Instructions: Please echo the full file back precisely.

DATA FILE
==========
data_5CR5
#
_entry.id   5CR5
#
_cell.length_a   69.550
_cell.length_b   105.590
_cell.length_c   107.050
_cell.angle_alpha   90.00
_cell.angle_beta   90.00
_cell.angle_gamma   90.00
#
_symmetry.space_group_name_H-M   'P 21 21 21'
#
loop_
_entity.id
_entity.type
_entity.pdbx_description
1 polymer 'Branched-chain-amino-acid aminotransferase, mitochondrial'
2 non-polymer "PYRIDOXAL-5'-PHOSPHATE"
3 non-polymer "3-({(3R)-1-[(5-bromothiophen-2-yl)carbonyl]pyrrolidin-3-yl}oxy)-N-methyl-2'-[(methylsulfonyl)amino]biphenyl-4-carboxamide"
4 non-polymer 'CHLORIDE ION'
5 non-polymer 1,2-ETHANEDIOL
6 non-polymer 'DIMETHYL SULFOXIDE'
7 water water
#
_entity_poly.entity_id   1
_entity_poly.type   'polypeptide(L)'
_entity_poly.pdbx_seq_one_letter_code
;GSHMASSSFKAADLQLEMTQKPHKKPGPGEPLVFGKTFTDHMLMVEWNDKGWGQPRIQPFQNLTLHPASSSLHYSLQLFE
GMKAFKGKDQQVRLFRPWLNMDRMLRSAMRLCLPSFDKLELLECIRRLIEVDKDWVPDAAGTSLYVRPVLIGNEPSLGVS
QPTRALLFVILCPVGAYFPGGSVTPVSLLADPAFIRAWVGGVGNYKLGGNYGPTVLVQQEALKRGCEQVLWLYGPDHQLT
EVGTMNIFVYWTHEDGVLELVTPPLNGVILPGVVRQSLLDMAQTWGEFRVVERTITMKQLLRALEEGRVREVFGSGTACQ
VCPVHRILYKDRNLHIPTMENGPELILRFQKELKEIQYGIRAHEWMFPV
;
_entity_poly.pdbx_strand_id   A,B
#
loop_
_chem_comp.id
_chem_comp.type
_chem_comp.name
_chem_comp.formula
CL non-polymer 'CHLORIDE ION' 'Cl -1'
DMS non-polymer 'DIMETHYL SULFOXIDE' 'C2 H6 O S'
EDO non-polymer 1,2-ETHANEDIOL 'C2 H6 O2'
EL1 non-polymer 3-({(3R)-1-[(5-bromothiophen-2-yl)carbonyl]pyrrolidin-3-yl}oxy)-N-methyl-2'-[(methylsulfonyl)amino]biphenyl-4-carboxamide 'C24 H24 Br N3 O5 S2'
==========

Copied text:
data_5CR5
#
_entry.id   5CR5
#
_cell.length_a   69.550
_cell.length_b   105.590
_cell.length_c   107.050
_cell.angle_alpha   90.00
_cell.angle_beta   90.00
_cell.angle_gamma   90.00
#
_symmetry.space_group_name_H-M   'P 21 21 21'
#
loop_
_entity.id
_entity.type
_entity.pdbx_description
1 polymer 'Branched-chain-amino-acid aminotransferase, mitochondrial'
2 non-polymer "PYRIDOXAL-5'-PHOSPHATE"
3 non-polymer "3-({(3R)-1-[(5-bromothiophen-2-yl)carbonyl]pyrrolidin-3-yl}oxy)-N-methyl-2'-[(methylsulfonyl)amino]biphenyl-4-carboxamide"
4 non-polymer 'CHLORIDE ION'
5 non-polymer 1,2-ETHANEDIOL
6 non-polymer 'DIMETHYL SULFOXIDE'
7 water water
#
_entity_poly.entity_id   1
_entity_poly.type   'polypeptide(L)'
_entity_poly.pdbx_seq_one_letter_code
;GSHMASSSFKAADLQLEMTQKPHKKPGPGEPLVFGKTFTDHMLMVEWNDKGWGQPRIQPFQNLTLHPASSSLHYSLQLFE
GMKAFKGKDQQVRLFRPWLNMDRMLRSAMRLCLPSFDKLELLECIRRLIEVDKDWVPDAAGTSLYVRPVLIGNEPSLGVS
QPTRALLFVILCPVGAYFPGGSVTPVSLLADPAFIRAWVGGVGNYKLGGNYGPTVLVQQEALKRGCEQVLWLYGPDHQLT
EVGTMNIFVYWTHEDGVLELVTPPLNGVILPGVVRQSLLDMAQTWGEFRVVERTITMKQLLRALEEGRVREVFGSGTACQ
VCPVHRILYKDRNLHIPTMENGPELILRFQKELKEIQYGIRAHEWMFPV
;
_entity_poly.pdbx_strand_id   A,B
#
loop_
_chem_comp.id
_chem_comp.type
_chem_comp.name
_chem_comp.formula
CL non-polymer 'CHLORIDE ION' 'Cl -1'
DMS non-polymer 'DIMETHYL SULFOXIDE' 'C2 H6 O S'
EDO non-polymer 1,2-ETHANEDIOL 'C2 H6 O2'
EL1 non-polymer 3-({(3R)-1-[(5-bromothiophen-2-yl)carbonyl]pyrrolidin-3-yl}oxy)-N-methyl-2'-[(methylsulfonyl)amino]biphenyl-4-carboxamide 'C24 H24 Br N3 O5 S2'